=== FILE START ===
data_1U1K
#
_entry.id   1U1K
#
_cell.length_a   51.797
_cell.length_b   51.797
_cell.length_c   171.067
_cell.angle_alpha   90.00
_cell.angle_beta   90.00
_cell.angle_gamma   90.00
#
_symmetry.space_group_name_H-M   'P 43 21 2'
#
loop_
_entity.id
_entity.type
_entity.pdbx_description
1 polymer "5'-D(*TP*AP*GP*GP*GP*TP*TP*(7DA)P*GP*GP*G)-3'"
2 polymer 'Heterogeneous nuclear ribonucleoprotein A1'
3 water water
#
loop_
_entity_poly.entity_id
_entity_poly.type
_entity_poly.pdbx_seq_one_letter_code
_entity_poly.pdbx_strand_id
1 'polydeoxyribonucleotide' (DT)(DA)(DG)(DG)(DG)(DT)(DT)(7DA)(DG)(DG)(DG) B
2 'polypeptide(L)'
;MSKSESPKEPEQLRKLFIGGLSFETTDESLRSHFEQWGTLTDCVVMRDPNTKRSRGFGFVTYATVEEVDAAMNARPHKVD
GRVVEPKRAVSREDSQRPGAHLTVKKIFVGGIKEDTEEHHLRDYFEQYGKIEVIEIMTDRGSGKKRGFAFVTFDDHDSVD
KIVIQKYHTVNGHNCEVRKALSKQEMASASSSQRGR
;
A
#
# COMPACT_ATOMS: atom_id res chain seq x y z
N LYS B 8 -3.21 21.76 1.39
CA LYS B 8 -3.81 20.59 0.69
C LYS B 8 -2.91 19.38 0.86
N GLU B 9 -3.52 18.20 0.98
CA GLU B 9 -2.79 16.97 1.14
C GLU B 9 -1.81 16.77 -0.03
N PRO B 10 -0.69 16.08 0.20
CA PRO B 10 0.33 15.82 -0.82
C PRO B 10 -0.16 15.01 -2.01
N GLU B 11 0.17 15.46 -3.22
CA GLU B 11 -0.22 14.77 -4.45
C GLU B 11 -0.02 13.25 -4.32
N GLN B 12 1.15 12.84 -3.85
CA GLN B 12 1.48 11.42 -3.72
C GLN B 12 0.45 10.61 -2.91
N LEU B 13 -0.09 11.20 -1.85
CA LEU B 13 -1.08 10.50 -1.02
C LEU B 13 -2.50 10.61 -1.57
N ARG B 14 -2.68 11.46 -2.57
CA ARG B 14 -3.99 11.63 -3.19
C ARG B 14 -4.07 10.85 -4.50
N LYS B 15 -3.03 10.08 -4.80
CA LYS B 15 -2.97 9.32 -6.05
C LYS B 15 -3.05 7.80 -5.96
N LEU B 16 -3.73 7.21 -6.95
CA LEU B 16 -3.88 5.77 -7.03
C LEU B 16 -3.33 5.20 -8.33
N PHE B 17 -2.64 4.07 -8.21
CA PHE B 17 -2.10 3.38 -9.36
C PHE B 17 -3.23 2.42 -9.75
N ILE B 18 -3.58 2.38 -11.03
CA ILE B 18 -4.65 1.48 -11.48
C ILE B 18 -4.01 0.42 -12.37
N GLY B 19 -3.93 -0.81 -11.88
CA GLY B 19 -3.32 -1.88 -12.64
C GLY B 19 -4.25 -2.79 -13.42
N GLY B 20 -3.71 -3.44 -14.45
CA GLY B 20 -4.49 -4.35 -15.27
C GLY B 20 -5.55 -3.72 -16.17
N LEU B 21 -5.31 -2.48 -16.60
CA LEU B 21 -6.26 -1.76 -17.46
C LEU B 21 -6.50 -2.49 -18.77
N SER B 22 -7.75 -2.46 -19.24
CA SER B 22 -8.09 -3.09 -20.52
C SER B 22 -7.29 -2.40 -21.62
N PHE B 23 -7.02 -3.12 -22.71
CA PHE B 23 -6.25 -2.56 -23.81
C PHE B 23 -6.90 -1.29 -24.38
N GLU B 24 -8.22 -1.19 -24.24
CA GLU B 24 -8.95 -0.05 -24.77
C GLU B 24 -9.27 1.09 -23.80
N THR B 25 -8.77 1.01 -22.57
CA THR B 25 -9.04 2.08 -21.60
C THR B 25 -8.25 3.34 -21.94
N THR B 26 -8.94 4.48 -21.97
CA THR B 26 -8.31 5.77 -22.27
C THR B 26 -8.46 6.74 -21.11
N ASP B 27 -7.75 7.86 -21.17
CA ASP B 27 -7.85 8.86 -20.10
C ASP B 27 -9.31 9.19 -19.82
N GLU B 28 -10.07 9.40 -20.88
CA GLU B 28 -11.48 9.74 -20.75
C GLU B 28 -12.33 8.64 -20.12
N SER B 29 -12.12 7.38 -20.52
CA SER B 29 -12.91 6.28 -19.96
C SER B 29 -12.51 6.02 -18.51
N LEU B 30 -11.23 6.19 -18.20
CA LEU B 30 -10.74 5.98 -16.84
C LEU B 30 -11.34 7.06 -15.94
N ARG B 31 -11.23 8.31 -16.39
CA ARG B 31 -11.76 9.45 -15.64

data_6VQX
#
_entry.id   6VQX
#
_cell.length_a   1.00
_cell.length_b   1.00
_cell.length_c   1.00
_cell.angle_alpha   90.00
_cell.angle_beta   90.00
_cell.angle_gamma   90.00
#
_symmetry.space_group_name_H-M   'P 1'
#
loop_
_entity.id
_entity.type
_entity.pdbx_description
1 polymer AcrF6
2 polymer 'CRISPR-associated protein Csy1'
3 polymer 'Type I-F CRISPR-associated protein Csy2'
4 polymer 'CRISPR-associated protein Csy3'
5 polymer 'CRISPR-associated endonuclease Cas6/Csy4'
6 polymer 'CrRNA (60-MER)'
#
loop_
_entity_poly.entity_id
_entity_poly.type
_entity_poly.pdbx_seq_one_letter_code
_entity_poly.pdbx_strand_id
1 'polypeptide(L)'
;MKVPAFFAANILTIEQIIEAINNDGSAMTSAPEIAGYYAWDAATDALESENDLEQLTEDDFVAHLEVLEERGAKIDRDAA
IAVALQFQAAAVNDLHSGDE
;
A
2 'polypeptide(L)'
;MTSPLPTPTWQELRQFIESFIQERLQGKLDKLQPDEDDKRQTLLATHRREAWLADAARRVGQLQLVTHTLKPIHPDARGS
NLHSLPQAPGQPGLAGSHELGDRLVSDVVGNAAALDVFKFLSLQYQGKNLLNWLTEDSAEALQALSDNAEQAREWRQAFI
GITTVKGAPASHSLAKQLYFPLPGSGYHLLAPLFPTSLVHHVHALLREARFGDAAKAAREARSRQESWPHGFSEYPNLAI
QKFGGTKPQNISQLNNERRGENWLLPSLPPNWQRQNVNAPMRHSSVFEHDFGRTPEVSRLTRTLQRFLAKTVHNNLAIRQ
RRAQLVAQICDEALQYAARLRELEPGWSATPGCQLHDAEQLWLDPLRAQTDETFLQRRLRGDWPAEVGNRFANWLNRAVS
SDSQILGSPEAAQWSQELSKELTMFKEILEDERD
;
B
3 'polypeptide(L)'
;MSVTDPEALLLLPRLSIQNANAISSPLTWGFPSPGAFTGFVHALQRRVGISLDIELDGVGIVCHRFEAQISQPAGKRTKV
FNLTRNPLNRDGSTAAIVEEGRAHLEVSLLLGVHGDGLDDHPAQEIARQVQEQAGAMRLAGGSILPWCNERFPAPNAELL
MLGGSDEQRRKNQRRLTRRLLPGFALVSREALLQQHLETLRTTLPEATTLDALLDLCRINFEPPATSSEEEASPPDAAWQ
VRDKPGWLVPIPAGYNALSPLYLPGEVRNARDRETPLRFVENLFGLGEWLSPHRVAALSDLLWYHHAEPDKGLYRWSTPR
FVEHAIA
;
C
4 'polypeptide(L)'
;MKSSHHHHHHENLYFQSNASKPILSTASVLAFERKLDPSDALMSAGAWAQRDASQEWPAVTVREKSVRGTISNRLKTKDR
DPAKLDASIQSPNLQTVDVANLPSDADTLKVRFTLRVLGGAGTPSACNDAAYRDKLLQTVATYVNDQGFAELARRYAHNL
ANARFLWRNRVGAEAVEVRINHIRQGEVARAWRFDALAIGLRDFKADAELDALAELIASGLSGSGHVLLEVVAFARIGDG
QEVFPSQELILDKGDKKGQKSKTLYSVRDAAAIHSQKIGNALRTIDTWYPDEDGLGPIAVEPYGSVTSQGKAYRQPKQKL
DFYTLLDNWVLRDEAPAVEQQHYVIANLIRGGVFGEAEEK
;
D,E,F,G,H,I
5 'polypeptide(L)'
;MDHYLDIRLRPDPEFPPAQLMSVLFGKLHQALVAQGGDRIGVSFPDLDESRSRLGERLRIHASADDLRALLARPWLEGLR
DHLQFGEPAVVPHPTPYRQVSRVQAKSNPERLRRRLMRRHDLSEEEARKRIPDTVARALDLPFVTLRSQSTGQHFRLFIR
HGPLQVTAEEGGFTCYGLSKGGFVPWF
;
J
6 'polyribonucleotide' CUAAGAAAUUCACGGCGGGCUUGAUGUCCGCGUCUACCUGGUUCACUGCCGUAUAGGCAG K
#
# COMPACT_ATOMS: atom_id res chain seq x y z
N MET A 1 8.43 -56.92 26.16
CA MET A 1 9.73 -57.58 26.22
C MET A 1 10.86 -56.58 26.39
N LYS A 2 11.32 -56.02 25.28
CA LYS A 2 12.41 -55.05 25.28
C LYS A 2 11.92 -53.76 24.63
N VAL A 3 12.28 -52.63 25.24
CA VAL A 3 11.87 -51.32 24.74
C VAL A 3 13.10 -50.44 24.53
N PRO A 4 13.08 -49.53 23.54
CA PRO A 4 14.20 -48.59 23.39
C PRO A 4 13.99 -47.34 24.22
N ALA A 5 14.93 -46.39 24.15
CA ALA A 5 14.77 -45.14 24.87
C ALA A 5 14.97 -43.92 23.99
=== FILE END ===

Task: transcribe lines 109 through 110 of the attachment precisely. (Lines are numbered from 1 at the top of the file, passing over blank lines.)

_entry.id   6VQX
#